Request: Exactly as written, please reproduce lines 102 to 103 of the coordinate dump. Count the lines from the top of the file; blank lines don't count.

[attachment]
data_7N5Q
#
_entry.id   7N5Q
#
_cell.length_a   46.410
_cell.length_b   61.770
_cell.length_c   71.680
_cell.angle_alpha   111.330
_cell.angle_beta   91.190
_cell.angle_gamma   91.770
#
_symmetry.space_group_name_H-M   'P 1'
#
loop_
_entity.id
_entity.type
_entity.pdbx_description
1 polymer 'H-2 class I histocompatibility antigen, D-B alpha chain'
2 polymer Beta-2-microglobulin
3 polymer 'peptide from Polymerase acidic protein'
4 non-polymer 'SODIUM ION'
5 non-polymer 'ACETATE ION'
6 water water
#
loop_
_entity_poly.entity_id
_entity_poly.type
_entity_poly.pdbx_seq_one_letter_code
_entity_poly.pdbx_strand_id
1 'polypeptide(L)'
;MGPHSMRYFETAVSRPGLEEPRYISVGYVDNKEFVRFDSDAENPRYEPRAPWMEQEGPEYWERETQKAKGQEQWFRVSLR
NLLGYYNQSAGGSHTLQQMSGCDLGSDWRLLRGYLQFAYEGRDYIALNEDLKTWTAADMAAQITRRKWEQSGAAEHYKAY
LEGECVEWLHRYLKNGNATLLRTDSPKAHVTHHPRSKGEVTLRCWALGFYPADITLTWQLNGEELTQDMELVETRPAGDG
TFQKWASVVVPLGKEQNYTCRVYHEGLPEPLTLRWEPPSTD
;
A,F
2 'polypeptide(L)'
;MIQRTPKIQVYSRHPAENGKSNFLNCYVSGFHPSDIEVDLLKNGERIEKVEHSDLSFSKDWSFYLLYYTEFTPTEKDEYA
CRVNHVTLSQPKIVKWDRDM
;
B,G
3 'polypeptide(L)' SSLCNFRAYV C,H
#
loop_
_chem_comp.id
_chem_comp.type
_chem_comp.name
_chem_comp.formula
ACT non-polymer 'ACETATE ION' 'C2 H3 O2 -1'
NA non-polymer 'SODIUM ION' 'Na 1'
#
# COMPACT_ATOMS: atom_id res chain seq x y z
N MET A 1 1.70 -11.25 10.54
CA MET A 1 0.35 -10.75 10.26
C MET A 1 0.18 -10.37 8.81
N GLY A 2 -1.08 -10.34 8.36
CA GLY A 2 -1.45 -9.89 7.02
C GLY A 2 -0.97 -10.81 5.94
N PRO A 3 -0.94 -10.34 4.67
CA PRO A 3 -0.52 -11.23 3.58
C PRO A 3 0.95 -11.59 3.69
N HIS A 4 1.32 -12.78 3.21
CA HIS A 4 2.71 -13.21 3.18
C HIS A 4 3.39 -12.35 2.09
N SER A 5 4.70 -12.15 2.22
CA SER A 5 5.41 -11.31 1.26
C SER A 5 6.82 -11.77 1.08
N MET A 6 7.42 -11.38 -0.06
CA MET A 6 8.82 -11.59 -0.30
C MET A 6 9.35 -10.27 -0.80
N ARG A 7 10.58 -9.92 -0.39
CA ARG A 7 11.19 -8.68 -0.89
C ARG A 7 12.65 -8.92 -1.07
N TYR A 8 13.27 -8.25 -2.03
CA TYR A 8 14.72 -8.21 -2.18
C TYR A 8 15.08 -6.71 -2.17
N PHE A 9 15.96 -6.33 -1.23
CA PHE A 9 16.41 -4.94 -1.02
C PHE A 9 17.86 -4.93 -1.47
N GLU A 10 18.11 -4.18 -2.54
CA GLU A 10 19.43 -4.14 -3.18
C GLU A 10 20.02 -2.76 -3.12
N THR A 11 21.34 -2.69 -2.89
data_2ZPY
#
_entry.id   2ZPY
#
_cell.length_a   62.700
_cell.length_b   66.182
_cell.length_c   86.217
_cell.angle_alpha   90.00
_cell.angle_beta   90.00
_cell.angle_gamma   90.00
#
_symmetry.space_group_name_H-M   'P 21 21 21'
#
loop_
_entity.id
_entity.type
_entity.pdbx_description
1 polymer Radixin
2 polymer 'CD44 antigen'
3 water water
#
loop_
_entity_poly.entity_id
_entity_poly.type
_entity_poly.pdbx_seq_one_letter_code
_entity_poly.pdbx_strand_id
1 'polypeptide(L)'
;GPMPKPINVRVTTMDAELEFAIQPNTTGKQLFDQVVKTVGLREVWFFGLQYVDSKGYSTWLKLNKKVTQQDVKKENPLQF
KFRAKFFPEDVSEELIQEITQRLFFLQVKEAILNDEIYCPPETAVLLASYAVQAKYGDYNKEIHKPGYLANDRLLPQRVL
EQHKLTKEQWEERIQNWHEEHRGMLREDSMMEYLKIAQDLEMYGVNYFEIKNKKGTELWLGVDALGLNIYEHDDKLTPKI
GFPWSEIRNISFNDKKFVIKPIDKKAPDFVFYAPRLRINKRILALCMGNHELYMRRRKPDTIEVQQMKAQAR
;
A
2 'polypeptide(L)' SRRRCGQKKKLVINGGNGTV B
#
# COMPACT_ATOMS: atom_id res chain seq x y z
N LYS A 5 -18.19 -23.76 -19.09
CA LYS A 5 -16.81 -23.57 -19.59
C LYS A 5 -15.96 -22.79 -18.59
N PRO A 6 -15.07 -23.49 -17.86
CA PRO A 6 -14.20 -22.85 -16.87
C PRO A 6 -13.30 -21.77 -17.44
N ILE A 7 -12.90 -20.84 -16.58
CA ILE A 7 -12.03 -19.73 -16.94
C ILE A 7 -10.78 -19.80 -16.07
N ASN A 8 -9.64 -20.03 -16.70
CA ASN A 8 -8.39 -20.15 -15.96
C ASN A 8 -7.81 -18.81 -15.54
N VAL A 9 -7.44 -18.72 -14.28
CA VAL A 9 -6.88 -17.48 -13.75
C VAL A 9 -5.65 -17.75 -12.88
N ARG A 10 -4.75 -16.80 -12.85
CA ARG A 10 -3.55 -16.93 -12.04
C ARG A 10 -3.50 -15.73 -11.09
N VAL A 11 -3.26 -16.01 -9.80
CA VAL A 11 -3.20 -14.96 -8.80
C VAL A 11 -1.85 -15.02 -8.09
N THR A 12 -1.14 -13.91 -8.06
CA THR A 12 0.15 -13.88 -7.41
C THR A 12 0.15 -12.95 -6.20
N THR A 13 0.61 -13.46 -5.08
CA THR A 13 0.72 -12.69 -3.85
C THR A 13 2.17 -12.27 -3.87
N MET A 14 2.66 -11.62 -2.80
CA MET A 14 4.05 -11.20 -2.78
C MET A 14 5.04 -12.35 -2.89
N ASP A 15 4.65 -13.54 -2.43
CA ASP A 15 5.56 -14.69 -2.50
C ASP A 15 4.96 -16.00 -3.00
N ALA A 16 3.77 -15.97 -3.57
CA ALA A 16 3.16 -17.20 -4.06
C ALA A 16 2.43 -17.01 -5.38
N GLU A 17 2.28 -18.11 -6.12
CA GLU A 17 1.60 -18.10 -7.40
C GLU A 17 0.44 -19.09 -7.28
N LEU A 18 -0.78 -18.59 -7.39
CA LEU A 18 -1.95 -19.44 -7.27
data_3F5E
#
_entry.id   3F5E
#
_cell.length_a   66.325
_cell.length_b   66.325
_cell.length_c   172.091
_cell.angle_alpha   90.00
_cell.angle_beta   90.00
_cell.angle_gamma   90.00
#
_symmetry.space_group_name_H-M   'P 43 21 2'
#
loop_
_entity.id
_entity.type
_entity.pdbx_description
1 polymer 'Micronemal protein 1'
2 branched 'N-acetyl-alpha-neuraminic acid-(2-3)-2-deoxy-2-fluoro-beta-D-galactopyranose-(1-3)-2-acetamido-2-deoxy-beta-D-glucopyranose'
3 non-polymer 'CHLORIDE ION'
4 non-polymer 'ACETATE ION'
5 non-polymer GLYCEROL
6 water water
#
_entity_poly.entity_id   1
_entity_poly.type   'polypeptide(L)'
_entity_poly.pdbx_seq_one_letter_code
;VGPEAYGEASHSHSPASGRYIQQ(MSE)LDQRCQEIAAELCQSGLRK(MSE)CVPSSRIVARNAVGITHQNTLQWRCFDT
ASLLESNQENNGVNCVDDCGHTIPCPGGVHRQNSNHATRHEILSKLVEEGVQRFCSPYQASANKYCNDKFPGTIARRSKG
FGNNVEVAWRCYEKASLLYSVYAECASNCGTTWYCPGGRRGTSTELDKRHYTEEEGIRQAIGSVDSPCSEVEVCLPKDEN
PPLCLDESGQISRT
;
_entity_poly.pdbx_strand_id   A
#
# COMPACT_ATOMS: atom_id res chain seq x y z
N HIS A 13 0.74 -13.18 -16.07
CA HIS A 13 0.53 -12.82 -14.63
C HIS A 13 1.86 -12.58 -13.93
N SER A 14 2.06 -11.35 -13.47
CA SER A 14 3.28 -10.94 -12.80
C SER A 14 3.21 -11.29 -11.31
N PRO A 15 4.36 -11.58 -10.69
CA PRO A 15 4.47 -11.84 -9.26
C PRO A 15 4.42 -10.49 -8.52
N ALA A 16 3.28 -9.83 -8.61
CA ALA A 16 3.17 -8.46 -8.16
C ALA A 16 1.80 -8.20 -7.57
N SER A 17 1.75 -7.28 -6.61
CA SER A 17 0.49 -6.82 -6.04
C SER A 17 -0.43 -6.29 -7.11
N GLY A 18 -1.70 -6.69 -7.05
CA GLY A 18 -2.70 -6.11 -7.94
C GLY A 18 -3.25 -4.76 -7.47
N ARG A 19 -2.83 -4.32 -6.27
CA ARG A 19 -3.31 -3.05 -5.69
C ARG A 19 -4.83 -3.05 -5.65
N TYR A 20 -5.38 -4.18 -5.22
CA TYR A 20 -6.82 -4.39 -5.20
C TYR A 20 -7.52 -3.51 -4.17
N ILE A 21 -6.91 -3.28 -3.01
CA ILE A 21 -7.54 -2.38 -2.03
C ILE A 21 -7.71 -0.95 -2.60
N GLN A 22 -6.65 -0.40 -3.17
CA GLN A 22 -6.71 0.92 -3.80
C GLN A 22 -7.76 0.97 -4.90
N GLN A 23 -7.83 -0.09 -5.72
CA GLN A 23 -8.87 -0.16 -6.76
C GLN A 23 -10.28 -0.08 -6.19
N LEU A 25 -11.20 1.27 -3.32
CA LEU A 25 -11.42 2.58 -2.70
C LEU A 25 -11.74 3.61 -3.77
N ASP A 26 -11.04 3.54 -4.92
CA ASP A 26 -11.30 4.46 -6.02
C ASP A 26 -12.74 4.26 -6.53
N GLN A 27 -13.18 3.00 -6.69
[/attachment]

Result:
2 polymer 'CD44 antigen'
3 water water